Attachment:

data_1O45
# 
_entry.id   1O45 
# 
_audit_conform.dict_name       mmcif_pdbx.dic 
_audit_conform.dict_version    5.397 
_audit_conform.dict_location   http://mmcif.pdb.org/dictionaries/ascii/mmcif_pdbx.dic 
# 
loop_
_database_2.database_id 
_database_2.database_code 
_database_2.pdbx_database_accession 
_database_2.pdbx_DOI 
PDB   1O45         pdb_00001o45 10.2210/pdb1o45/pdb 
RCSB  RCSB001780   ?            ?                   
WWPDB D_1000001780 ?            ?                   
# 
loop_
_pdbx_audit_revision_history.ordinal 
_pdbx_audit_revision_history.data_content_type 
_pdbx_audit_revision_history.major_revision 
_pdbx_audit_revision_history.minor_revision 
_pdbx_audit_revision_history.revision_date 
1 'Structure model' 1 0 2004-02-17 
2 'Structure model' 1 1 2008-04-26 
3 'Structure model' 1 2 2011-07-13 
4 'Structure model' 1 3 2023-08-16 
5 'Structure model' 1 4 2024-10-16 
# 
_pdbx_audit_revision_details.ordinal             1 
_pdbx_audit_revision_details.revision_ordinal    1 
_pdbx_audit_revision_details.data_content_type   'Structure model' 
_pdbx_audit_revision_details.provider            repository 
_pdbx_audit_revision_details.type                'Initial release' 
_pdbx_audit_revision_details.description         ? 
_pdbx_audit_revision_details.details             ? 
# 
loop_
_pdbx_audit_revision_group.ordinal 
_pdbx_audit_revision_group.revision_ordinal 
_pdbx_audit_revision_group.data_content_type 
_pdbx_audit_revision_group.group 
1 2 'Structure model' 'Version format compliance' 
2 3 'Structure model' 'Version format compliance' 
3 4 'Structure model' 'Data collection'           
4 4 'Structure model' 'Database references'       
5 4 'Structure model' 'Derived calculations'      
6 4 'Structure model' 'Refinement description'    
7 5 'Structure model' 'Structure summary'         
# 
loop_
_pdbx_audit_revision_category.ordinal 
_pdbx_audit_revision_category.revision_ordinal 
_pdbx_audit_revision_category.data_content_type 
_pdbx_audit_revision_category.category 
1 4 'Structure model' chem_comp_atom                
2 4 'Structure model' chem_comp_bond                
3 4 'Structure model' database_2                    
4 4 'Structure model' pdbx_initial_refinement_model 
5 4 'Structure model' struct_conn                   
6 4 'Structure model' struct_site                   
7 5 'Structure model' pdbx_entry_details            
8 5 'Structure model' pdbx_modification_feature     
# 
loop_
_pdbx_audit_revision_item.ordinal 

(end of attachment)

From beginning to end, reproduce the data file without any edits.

data_1O45
# 
_entry.id   1O45 
# 
_audit_conform.dict_name       mmcif_pdbx.dic 
_audit_conform.dict_version    5.397 
_audit_conform.dict_location   http://mmcif.pdb.org/dictionaries/ascii/mmcif_pdbx.dic 
# 
loop_
_database_2.database_id 
_database_2.database_code 
_database_2.pdbx_database_accession 
_database_2.pdbx_DOI 
PDB   1O45         pdb_00001o45 10.2210/pdb1o45/pdb 
RCSB  RCSB001780   ?            ?                   
WWPDB D_1000001780 ?            ?                   
# 
loop_
_pdbx_audit_revision_history.ordinal 
_pdbx_audit_revision_history.data_content_type 
_pdbx_audit_revision_history.major_revision 
_pdbx_audit_revision_history.minor_revision 
_pdbx_audit_revision_history.revision_date 
1 'Structure model' 1 0 2004-02-17 
2 'Structure model' 1 1 2008-04-26 
3 'Structure model' 1 2 2011-07-13 
4 'Structure model' 1 3 2023-08-16 
5 'Structure model' 1 4 2024-10-16 
# 
_pdbx_audit_revision_details.ordinal             1 
_pdbx_audit_revision_details.revision_ordinal    1 
_pdbx_audit_revision_details.data_content_type   'Structure model' 
_pdbx_audit_revision_details.provider            repository 
_pdbx_audit_revision_details.type                'Initial release' 
_pdbx_audit_revision_details.description         ? 
_pdbx_audit_revision_details.details             ? 
# 
loop_
_pdbx_audit_revision_group.ordinal 
_pdbx_audit_revision_group.revision_ordinal 
_pdbx_audit_revision_group.data_content_type 
_pdbx_audit_revision_group.group 
1 2 'Structure model' 'Version format compliance' 
2 3 'Structure model' 'Version format compliance' 
3 4 'Structure model' 'Data collection'           
4 4 'Structure model' 'Database references'       
5 4 'Structure model' 'Derived calculations'      
6 4 'Structure model' 'Refinement description'    
7 5 'Structure model' 'Structure summary'         
# 
loop_
_pdbx_audit_revision_category.ordinal 
_pdbx_audit_revision_category.revision_ordinal 
_pdbx_audit_revision_category.data_content_type 
_pdbx_audit_revision_category.category 
1 4 'Structure model' chem_comp_atom                
2 4 'Structure model' chem_comp_bond                
3 4 'Structure model' database_2                    
4 4 'Structure model' pdbx_initial_refinement_model 
5 4 'Structure model' struct_conn                   
6 4 'Structure model' struct_site                   
7 5 'Structure model' pdbx_entry_details            
8 5 'Structure model' pdbx_modification_feature     
# 
loop_
_pdbx_audit_revision_item.ordinal 